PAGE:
I was in Mexico, Reynosa, when the time changed; It sprang forward. Like so many other things, time can get lost. And I definitely lost track of time, on this visit. The border is so compelling and challenging to process. I began to write this, on my third day back, in Austin, and I am just now beginning to come out of my own kind of fog and awaken. I wrote today, in my journal. I had many emotions. I remembered family and parts of my life I'd filed away.
“A very appealing feature of the CFO philosophy is that they never impose an agenda on the workers, but instead respond to needs that workers articulate. They say ‘Always go to the workers with empty hands’—equivalent to our idiom of an open mind.” - Judith Rosenberg, Co-founder of Austin Tan Cerca de la Frontera
AFSC-Austin has supported grassroots initiatives among workers, migrants and activists for over a decade.
AFSC’s Martha Yager (right) with Rep. Margie Smith(left), who was the prime sponsor of a bill which raised New Hampshire’s minimum wage. AFSC’s New Hampshire office helped mobilize community groups to win that victory—and help win a higher federal minimum wage.
In today’s global economy, workers everywhere need policies that support jobs and communities. A new trade bill recently introduced in Congress will help reverse the global race to the bottom on wages and working conditions.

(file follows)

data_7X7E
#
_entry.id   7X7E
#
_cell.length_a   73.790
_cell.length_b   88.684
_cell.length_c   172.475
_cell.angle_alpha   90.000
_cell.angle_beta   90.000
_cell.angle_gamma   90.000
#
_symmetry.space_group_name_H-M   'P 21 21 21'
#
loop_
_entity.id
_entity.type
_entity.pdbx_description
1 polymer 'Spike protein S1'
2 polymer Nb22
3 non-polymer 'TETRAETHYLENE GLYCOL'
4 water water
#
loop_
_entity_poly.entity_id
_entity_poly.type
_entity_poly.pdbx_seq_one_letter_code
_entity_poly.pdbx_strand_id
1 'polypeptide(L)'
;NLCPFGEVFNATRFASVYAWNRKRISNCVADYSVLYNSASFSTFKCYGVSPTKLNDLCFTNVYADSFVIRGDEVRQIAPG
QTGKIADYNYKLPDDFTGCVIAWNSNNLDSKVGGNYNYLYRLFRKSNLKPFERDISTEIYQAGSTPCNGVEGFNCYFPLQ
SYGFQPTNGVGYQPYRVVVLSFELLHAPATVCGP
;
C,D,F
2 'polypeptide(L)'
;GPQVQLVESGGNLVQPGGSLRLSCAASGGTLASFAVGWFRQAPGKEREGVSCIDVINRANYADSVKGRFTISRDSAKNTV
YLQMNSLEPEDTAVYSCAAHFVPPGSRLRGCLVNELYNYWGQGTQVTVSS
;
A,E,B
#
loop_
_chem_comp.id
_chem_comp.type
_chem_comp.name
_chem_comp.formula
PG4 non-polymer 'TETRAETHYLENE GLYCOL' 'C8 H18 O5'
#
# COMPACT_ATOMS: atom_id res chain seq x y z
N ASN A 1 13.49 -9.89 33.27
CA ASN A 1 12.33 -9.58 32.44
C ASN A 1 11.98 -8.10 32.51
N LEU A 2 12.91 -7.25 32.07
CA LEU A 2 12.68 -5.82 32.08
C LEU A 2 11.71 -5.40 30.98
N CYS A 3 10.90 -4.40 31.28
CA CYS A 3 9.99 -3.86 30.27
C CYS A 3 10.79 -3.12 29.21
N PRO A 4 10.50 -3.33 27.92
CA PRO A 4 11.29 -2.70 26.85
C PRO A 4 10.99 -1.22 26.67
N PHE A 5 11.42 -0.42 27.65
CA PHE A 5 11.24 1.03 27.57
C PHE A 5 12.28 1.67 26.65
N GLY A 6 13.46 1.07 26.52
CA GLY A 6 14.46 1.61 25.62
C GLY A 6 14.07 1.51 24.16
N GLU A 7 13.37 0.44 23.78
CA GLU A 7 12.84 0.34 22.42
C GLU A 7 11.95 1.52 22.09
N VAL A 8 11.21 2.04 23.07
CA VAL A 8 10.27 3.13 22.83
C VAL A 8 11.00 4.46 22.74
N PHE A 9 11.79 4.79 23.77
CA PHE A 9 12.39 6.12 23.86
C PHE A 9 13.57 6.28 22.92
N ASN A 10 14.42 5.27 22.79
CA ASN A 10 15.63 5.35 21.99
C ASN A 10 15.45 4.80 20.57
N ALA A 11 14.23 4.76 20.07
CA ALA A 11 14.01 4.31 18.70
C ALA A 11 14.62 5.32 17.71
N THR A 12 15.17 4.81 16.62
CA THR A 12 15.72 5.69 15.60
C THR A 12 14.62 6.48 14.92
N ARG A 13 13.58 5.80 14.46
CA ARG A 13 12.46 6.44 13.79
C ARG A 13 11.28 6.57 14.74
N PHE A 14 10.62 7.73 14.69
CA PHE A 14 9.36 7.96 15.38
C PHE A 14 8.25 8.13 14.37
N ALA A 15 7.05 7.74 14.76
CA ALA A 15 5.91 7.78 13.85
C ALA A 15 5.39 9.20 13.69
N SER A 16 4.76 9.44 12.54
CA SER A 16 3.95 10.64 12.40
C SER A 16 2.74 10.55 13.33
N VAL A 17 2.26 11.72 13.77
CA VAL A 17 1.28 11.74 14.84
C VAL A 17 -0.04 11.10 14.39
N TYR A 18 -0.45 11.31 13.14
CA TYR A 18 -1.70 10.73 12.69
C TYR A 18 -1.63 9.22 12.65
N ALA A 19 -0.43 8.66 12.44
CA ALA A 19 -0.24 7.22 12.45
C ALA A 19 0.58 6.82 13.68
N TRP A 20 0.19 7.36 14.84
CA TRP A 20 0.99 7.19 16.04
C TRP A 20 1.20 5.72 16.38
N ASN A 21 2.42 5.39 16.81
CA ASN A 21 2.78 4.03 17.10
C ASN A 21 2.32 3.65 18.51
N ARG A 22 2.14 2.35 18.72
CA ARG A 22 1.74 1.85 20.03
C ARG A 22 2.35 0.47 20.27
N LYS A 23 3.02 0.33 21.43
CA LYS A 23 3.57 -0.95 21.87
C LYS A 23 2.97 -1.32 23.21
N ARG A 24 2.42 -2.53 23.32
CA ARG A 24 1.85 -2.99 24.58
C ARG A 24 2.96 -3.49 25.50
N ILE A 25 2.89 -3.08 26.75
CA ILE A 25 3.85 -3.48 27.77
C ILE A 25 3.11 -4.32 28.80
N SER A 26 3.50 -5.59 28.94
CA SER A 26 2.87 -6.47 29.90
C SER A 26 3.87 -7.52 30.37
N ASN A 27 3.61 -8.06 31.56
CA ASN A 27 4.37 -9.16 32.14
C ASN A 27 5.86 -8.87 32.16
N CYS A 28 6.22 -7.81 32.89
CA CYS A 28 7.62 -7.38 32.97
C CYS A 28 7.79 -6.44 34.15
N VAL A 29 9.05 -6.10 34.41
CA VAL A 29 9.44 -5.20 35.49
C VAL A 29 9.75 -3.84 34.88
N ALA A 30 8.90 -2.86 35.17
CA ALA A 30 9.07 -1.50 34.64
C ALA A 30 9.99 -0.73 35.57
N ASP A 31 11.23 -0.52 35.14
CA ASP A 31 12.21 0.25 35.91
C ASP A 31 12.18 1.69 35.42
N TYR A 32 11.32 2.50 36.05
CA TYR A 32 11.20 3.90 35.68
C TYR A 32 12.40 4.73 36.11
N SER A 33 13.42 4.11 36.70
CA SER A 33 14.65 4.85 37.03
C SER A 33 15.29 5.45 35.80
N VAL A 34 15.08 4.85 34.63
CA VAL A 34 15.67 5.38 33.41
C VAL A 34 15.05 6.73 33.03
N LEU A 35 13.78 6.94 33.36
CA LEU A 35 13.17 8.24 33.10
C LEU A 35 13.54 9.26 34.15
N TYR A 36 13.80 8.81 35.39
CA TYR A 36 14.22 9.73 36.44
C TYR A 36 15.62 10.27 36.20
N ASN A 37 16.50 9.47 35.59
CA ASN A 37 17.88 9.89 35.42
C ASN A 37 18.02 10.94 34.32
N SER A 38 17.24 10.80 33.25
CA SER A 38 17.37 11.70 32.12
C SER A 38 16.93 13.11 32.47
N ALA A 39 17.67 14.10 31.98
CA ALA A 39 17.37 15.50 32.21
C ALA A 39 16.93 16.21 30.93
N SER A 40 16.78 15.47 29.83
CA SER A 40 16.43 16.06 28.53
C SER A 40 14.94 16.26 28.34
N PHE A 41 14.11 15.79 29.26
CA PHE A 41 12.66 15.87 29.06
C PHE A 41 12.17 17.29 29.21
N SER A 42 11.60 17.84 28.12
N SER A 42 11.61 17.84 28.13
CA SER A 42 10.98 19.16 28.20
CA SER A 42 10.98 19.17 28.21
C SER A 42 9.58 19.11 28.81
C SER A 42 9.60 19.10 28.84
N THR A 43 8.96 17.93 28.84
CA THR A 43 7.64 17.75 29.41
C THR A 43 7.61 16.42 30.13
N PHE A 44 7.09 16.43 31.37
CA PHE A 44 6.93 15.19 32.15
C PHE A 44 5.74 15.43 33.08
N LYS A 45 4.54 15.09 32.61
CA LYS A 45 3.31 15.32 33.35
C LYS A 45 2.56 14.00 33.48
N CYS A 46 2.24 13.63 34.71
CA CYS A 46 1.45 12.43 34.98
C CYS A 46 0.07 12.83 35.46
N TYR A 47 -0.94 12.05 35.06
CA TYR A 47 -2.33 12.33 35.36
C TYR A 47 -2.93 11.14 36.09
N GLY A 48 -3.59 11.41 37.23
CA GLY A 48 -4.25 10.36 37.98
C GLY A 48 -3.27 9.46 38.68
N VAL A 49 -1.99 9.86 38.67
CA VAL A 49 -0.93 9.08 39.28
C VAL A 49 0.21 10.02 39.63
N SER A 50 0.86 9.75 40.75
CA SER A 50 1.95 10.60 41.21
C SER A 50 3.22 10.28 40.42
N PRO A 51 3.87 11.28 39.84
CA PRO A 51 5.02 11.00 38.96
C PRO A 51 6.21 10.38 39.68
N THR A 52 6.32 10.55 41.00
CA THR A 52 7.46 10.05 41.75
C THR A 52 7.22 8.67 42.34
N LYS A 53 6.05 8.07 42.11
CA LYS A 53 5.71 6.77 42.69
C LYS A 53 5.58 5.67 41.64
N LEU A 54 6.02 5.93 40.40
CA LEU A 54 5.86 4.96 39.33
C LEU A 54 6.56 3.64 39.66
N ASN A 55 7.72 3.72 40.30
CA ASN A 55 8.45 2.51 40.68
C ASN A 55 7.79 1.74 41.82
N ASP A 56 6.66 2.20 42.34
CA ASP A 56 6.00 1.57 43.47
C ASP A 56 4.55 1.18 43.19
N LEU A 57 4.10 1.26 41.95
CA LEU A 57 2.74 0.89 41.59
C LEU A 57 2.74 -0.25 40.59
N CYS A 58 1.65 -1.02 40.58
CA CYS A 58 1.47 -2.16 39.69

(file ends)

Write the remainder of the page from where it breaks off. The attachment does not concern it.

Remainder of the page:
This June, Rep. Mike Michaud (D-ME), a former paper mill worker, introduced the Trade Reform, Accountability, Development and Employment (TRADE) Act (“H.R. 3012”) in Congress. The bill will ensure that trade agreements don’t infringe on:
Global economic justice is the bedrock of a peaceful world. As an organization long committed to achieving peace and justice, the American Friends Service Committee commissioned this report to stimulate reflection and discussion among the Service Committee, the Religious Society of Friends, and the wider community in order to advance the structural changes needed to build a just global economy - an economy founded on respect for inherent dignity and equal rights.
New Orleans Peace Building & Economic Justice Project
Effort underway to re-open Circle Food Store
Fresh bell peppers, Eater candy and school uniforms are synonymous with the iconic and now shuttered Circle Food Store which sits at the corner of N. Claiborne and St. Bernard Avenues. For 87 years the Circle store has served as one stop shopping experience for the 7th Ward neighborhood. It was also the only Black owned grocery in New Orleans.
AFSC is a Quaker organization devoted to service, development, and peace programs throughout the world. Our work is based on the belief in the worth of every person, and faith in the power of love to overcome violence and injustice. Learn more
Where we work
AFSC has offices around the world. To see a complete list see the Where We Work page.